My rating: 4 of 5 stars
My first takeaway from “The Right Kind of Crazy” by Adam Steltzner is this: If you want to achieve a come-to-Jesus moment, you need to un-f***-up whatever is holding you back.
Such is the brash but ultimately likable sentiment of Dr. Steltzner’s book, co-written with William Patrick. When his team successfully landed NASA’s Curiosity rover on Mars in 2012, Steltzner oversaw arguably the most revered landing since Apollo 11 reached the surface of the Moon. To understand this incredible engineering feat, you should watch the viral NASA video known as the “Seven Minutes of Terror.”
Curiosity’s landing captivated society. People stayed up late to watch live coverage in Times Square. Space enthusiasts like myself followed Twitter feeds on smartphones grasped in sweaty palms. The next day, A-list comedians Jon Stewart and Stephen Colbert featured the landing on their hit Comedy Central shows. Curiosity’s landing incited a cultural crush. Society realized just how colorful, cool, and even sexy, NASA could be. However, Steltzner’s book is not a wistful look back, nor is it an especially accessible primer for newcomers.
As the full title aptly states, the book is, “A True Story of Teamwork, Leadership, and High-Stakes Innovation.” With a glaring lack of accompanying images, the co-writers impart the wisdom and perspective Steltzner gained over years of intensive trial-and-error mission development at NASA’s Jet Propulsion Laboratory. “The Right Kind of Crazy” doles out thoughtful anecdotes. Reflections and takeaways come fast and furious. Sometimes the writing exhibits a hasty, back-of-the-envelope quality. This book is not an immaculately laid out management treatise. If it were, the work wouldn’t be so very … Steltzner.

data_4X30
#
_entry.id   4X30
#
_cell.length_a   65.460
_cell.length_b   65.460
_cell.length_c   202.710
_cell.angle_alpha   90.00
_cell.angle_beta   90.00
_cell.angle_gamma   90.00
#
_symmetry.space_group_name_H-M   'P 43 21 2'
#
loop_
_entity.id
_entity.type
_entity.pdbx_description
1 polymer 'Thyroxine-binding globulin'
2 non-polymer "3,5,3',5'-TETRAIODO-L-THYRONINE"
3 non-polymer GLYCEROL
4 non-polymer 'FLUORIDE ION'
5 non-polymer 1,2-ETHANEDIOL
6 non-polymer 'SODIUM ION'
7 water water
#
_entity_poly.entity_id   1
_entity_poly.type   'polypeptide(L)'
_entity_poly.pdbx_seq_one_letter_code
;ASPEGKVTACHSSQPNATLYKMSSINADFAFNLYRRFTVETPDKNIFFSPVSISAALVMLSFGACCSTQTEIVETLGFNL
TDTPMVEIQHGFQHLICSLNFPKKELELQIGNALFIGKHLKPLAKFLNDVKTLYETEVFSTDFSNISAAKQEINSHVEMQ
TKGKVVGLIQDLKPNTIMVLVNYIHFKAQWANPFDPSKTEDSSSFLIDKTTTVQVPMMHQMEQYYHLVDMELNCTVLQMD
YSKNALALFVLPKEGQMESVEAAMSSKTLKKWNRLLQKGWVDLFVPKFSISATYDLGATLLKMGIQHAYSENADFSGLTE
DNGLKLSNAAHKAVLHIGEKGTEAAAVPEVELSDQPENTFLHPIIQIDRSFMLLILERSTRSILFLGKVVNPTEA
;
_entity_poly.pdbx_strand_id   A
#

Steltzner brings a crooner’s magnetism to his thought leadership. Though often likened to Elvis, he shows a jazzy Sinatra side as well. In fact, Steltzner drops a lot of musical names and metaphors throughout “The Right Kind of Crazy.” Occasionally I would pause my reading and jump on YouTube to sample the tunes he referenced. The book, like its author, also exudes a sports car driver’s swagger.
This brings us back to this review’s opening. In the book’s first chapter, Steltzner recounts a last-minute software glitch that might have led to mission failure. He sets up a “tiger team” to troubleshoot the problem—or as he puts it, “get it un-f***ed-up if possible.” Later in the same paragraph, this team assembles to have a “come-to-Jesus session.”
It is not the last time Steltzner mixes culture, religion, and profanity to get his points across. This is not reckless communication, even if it is rather loose tongued. With this approach, Steltzner drives to the core of the book’s ethos: engineering and exploration can be good, paradoxically non-destructive, battles. He explains this after referencing another engineer at JPL who swore in a heated intra-staff discussion fueled by competing ideas.
“To many readers that may not seem like very strong language, but for me, coming from an environment where I barely met the people I was working with and everything was filtered through others, this sounded like war. It was the kind of war I wanted to be a part of.”
Elsewhere, Steltzner describes his back and forth with colleagues as punch and counterpunch, like boxers sparring in preparation for the championship bout. Fighting is a recurring motif in the book. Also recurring, quite compatibly, is the notion of engineering displaying sexy, even naughty aspects. “All engineers have lust for designs we want to see realized…” Steltzner explains in a chapter entitled “Puzzle Pieces.”
Sometimes undercutting Steltzner’s noble goals are the complex structures at JPL—both mechanical and organizational. Such complexity forces the authors to do a lot of name dropping, coupled with copious shoptalk. Sometimes it runs together. Yet, the cumulative effect is to reveal the steely beauty of custom spacecraft held together by old-school nuts and bolts. In close-quarters fashion, the book acquaints readers with passionate scientists and engineers, as well as their methodically devised robotic love children.
Steltzner’s brand of crazy rightly offsets the stereotypical notion of NASA personnel as stodgy guys in lab coats. Such a style may challenge the comfort zones of taxpayers, as well as old guard types at NASA. Nevertheless, if the incredible cultural impact of the Curiosity rover’s landing proves lasting, “The Right Kind of Crazy” may come to define 21st Century space exploration.